I am on a life-long quest for three things: a stain remover that truly removes stains, an adhesive that really holds, and an organization system that actually keeps me organized.
During a particularly awesome night of partying, I became convinced that duct tape was the answer to all three, and to this day my dog refuses to have anything to do with me.
As elusive as the first two are, the quest for them is relatively straightforward: something either works or it doesn’t. (So far, the “Doesn’t” column looks like a California freeway during rush hour and the “Does” column looks like a dirt path in Iowa at 3 a.m.)
Alas, the quest for the perfect time-management system involves actual work — which even a casual glancer at these blitherings knows is like Kryptonite to me. Nonetheless, from time to time I don my big-boy pants and go in search for yet another candidate, only to be soundly disappointed.
Back in the day, when we used actual pen and paper — kids, a “pen” is like a stylus but ink comes out of it; “ink” is like what you get at a tattoo parlor but way less painful; and “paper” is like a tablet but you don’t have to recharge it or connect it to Wi-Fi — my favorite system was the Day-Timer®, which not only promised to keep you organized, but contained within it a whole bunch of nifty ways to waste time. I’m sure in the right hands it would keep you organized, but mine were not the right hands. On the other hand, (if you’re counting, that makes three hands), the Day-Timer® people succeeded well in the time-wasting department, and I was able to rack up countless hours organizing and reorganizing my organization system without actually doing anything productive.
Then I moved on to Stephanie Winston’s deceptively simple TRAF system, in which you deal with a particular item by deciding whether to Toss, Refer, Act, or File it. The downfall of this system was that it entails actual decision-making, which is the second cousin twice-removed from actual work. I may write a book about my DRAFT system, which incorporates Ms. Winston’s four actions and adds an embellishment of my own – Defer. The D word is placed first in my system not only because it makes a catchy acronym, but because in applying Stephanie’s principles I found myself simply reorganizing my pile without making any decisions about what to do with it.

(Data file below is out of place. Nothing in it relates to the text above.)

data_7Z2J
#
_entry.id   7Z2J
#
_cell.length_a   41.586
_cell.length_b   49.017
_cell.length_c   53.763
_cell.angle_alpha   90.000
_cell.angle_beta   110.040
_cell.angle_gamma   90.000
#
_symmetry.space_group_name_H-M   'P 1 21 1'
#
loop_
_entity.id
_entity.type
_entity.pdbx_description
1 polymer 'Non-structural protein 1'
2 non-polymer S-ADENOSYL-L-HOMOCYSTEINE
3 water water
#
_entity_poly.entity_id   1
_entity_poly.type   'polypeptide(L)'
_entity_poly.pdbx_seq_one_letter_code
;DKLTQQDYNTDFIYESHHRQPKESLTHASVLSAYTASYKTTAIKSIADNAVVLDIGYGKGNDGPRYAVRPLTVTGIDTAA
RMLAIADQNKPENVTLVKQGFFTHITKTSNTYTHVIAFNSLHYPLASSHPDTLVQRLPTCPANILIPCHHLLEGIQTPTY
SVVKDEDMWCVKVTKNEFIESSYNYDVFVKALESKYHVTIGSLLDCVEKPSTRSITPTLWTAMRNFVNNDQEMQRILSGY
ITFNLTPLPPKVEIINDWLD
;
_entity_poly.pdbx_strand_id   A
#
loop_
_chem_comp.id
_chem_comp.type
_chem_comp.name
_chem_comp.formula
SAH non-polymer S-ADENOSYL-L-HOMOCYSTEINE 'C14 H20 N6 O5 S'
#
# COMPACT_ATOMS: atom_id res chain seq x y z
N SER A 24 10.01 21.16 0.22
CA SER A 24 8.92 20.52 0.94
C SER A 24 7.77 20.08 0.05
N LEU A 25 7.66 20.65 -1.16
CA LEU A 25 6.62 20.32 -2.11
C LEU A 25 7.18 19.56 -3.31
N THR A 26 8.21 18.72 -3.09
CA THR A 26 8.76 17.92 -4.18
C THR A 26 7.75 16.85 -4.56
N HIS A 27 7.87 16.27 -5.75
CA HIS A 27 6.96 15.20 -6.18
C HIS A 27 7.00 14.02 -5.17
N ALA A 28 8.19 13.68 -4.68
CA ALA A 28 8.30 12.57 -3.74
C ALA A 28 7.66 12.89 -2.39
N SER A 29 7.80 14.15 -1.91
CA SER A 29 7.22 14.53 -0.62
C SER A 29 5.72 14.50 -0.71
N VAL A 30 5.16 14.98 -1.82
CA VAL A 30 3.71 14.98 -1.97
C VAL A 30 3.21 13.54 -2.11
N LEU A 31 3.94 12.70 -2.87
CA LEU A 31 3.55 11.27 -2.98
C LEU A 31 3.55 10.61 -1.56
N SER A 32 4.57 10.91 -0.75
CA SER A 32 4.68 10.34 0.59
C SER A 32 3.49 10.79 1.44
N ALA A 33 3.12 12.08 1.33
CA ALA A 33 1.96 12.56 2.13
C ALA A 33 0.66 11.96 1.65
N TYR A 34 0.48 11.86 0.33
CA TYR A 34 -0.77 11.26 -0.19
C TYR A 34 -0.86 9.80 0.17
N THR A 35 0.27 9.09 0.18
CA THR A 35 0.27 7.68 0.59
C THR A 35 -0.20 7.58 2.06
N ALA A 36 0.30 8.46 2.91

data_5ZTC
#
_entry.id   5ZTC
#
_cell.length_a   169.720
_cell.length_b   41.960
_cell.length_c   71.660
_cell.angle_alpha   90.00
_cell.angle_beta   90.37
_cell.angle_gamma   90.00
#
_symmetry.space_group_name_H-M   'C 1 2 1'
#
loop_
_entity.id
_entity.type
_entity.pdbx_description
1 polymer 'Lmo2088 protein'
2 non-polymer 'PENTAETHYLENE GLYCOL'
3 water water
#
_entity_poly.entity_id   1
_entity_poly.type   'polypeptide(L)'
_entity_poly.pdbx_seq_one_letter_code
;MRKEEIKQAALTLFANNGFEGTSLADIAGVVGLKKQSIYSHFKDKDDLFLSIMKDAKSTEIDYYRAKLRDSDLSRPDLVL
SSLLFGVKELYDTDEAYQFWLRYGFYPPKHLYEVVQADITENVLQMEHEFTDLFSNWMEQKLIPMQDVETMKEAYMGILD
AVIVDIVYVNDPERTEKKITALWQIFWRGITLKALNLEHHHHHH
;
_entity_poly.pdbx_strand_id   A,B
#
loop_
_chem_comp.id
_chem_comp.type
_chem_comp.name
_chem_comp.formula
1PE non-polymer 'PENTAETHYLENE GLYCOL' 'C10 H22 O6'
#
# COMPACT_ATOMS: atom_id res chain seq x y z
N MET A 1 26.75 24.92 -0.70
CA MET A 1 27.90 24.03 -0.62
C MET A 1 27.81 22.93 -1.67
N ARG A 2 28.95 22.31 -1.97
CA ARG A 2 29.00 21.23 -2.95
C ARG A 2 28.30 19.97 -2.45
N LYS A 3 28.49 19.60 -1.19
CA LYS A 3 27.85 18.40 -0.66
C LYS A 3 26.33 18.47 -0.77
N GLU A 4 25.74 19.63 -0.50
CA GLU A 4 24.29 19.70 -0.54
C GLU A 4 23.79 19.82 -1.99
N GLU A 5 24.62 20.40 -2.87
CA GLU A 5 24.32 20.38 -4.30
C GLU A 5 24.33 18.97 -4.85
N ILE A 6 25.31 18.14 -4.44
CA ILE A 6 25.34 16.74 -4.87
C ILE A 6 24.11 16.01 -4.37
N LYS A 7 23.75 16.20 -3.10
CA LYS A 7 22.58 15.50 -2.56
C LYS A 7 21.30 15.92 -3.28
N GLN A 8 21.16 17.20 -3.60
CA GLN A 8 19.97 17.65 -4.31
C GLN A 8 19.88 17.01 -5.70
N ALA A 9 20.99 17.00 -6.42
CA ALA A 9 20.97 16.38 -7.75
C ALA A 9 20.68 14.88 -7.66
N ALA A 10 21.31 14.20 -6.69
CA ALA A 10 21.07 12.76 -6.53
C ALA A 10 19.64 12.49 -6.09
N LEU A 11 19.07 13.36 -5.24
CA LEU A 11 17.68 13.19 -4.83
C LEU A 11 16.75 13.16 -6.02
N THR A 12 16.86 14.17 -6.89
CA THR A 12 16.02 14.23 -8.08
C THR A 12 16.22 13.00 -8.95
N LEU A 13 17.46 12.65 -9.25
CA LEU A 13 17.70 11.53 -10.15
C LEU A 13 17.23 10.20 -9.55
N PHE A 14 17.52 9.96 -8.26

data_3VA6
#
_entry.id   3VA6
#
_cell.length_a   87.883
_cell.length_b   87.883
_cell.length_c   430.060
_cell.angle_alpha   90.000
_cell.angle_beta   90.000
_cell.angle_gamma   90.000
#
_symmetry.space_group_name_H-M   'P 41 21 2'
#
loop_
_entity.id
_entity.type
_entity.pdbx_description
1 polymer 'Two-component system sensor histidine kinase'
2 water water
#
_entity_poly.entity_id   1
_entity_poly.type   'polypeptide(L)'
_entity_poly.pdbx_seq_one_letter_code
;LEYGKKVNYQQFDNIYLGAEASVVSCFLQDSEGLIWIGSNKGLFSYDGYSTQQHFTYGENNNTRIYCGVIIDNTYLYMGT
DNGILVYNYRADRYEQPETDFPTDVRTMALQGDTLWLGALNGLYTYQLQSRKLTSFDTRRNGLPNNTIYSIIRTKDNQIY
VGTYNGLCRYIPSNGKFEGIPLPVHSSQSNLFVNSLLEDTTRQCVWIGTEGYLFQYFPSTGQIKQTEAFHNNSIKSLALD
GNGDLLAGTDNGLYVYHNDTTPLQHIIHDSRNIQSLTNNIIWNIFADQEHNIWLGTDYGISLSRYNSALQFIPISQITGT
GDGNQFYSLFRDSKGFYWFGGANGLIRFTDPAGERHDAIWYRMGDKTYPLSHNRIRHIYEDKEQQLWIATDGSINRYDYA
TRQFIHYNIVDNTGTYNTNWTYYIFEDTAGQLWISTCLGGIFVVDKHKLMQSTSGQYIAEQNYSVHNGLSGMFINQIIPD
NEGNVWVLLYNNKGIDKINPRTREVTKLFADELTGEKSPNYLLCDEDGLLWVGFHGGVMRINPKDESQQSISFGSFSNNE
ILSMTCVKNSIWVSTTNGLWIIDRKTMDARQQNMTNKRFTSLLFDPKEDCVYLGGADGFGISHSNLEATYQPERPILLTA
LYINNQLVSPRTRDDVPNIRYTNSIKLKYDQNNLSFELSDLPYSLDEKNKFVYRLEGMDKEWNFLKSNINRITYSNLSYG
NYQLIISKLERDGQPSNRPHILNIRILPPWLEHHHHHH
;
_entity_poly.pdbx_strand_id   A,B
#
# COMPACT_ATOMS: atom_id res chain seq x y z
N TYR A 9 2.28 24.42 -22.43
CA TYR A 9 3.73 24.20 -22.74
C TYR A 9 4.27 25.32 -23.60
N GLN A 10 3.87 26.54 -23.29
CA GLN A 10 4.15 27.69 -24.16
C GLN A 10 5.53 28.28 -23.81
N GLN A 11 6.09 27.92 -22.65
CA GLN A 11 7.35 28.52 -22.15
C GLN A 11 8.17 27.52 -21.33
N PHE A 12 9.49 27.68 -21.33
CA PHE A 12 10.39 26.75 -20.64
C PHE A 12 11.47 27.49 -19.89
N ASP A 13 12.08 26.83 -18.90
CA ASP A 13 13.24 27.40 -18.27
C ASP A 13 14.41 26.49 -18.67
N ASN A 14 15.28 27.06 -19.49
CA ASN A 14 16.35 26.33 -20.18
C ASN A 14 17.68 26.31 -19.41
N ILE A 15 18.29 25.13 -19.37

Probably the system that comes closest to the way I work was devised by the humorist Robert Benchley and immortalized in an essay whose title I forget that appeared in a book whose title I forget. (I tried Googling the thing but I was unsuccessful; I have the book on a shelf, but it is in another room of the house, and getting up to find it is perilously close to actually doing something.)
Anyway, as nearly as I can recall, Mr. Benchley one day vowed to get organized. He made a list of things to do and prioritized it. He started do the highest-priority thing on the list, and got distracted by what we now know as bright, shiny objects. After attempting to attack a few other high-priority items with the same result, he discovered that he got a lot more done by simply turning the list upside down.
Mr. Benchley’s essays are way funnier than mine — after all, he got to hang out with Alexander Woollcott and Dorothy Parker, for God’s sake — but in this case, I took very seriously his time-management tip and turned my list upside down, intending to attack the list from the bottom up, reasoning that the lower-priority items would be more attractive and easier to accomplish.
But once again, I was foiled by actually having to put attention on something with the intention of doing something about it.
So, for now, I will continue to use my patented RANDOM system. (There’s a best-seller for you, if only I could figure out some clever phrase or series of words for which RANDOM is the acronym. Suggestions are welcome.) Anyway, my system consists of doing whatever comes to mind at any given time, regardless of priority or importance. The theory is, eventually I’ll get almost everything accomplished anyway, so why bother to prioritize in the first place?
And that’s about as far as I’m going to take this essay, regardless of how complete it is. I’m bored with it now, and something else suddenly seems like a lot more fun. Now I just have to figure out where I put the duct tape.
Organization Man by Jay Mitchell is licensed under a Creative Commons Attribution-NoDerivatives 4.0 International License.